Following drills, you have a couple of options. Either give the kids a game, which is essentially, just drills in disguise or goes for the technical part. This depends largely on the time you have at your disposal. When demonstrating technique keeps things simple, interesting and understandable. And avoid submission holds at all costs. Make sure kids understand that an armbar position, for example, is where they win.
Finally, always end class with a game, again focusing on BJJ specific movements. To conclude class, make sure you leave 5 minutes at the end to talk. There’s always a message for kids in martial arts and you should use every opportunity to convey it.
The Best BJJ Drills For Kids
The best way to approach BJJ drills for kids is in three distinct categories. First, you have solo drills that are intended to develop the correct movement patterns in children. Secondly, there area partner drills which are both highly specific to BJJ and the kids how to interact with partners. Finally, there are games, which are in essence group or partner drills, that promote teamwork as well as teach kids how to become competitive in sports.
1. Animal Drills
Animal movements are a great way to check all the boxes of a successful kid’s Jiu-Jitsu class. They offer different levels of complexity, they’re fun for kids and they engage they’re bodies as well as their minds. The best way to approach animal drills is to take them from the easiest towards more complex ones. Pay close attention to the youngest in class, since it is most important for them to get every little detail of the movement right. If needed, look to modify a move to fit a kid’s needs and abilities.
The best manner to do animal drills is lengthwise in the gym. Put the kids in two or three lines and call out a kid to the front of each. next, have them do a “trial run” just take their time to get to the opposite end. Once they run back, have them line up at the back. when their turn comes up again, tell them that the goal is to get to the end first, while still moving correctly. That way you add both intensity and a competitive drive to the drill. Kids will love it.
2. BJJ Specific Movements
BJJ specific movements are another great addition to animal drills. You could introduce them before, after or mixed in with the animal drills. Pay close attention to the execution of the move. Here, instead of going for a race, make sure to single out the kids that do it the best. This is going to encourage other kids to improve their technique because it gets them a reward. it is still a competitive environment, but this time, one focused on the quality of movement.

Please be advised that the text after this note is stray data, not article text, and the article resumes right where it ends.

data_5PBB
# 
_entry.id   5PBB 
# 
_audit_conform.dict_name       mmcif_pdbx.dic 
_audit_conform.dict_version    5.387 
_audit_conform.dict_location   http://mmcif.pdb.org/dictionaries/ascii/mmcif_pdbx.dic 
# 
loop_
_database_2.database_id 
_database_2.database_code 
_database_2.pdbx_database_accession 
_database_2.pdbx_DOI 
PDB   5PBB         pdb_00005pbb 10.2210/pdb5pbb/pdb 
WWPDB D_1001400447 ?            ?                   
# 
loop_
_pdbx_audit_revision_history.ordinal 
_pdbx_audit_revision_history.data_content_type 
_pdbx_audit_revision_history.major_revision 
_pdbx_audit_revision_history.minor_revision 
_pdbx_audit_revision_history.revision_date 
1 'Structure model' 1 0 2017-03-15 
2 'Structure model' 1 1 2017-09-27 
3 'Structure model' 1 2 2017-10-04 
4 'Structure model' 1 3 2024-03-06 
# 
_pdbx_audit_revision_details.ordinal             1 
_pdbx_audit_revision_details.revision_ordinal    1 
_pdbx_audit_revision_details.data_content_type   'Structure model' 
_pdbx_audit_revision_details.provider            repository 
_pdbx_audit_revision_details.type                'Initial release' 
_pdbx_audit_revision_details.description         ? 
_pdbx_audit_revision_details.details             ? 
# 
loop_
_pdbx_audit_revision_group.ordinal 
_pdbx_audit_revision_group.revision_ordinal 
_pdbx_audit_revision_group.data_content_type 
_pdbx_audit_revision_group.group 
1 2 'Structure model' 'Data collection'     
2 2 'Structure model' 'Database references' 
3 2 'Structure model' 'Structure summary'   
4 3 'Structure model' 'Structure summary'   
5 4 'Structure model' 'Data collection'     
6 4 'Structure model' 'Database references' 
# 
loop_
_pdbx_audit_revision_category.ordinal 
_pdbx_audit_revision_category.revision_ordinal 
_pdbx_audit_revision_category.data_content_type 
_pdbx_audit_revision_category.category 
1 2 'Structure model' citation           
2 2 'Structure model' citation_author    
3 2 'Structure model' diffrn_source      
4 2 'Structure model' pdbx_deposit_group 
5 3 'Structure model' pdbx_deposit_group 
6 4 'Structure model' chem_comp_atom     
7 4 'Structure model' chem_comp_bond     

In terms of a specific movement, there’s no beating shrimping. Get kids to shrimp in every possible direction so that the really get the hang of the movement. Break falls are also essential movements that need to be approached with the utmost care. The technical standup is another one that is a must for a kids Jiu-Jitsu class.
3. Partner Drills
Executing a given exercise with a partner provides kids with the experience of working with another child. Furthermore, they can work on specific BJJ moves at the same time. For the youngest members of the class, partner drills can take the place of traditional technical demonstration.
There are a whole bunch of drills that fit this description perfectly. What needs to be at the forefront of your mind as an instructor here, is safety. Make sure kids are performing the drills in a safe manner. Next, make sure they’re going about the drill as technically correct as possible.
The top drills of choice here include judo throw entries (without actually throwing), guard passing (simply stepping to the side of a static partner’s knees) on each side, opening the closed guard or very simple sweeping patterns. Even retention drills such as staying in the mount or keep hold of someone in side control are a good idea.
Games are very often the highlight of a child’s experience in a BJJ class. If you have the opportunity, try to include a couple of games per class. If not, just go with one per class, but make sure the kids earn it. Seeing the game as a reward for good behavior in class promotes the development of good values in children. Furthermore, it makes them even more hyped for the game itself.
A game in a kids Jiu-Jitsu class still needs to be related to learning the art. You could look to promote competitiveness, athleticism, strength development, tactics, etc, depending on your desire. Pulling rope (or a belt), racing in a crawling manner, the great wall of China, carrying each other and a whole other host of games are a perfect fit for a kids Jiu-JItsu class. Remember to keep it fun and effective, while providing a safe environment for the kids to learn.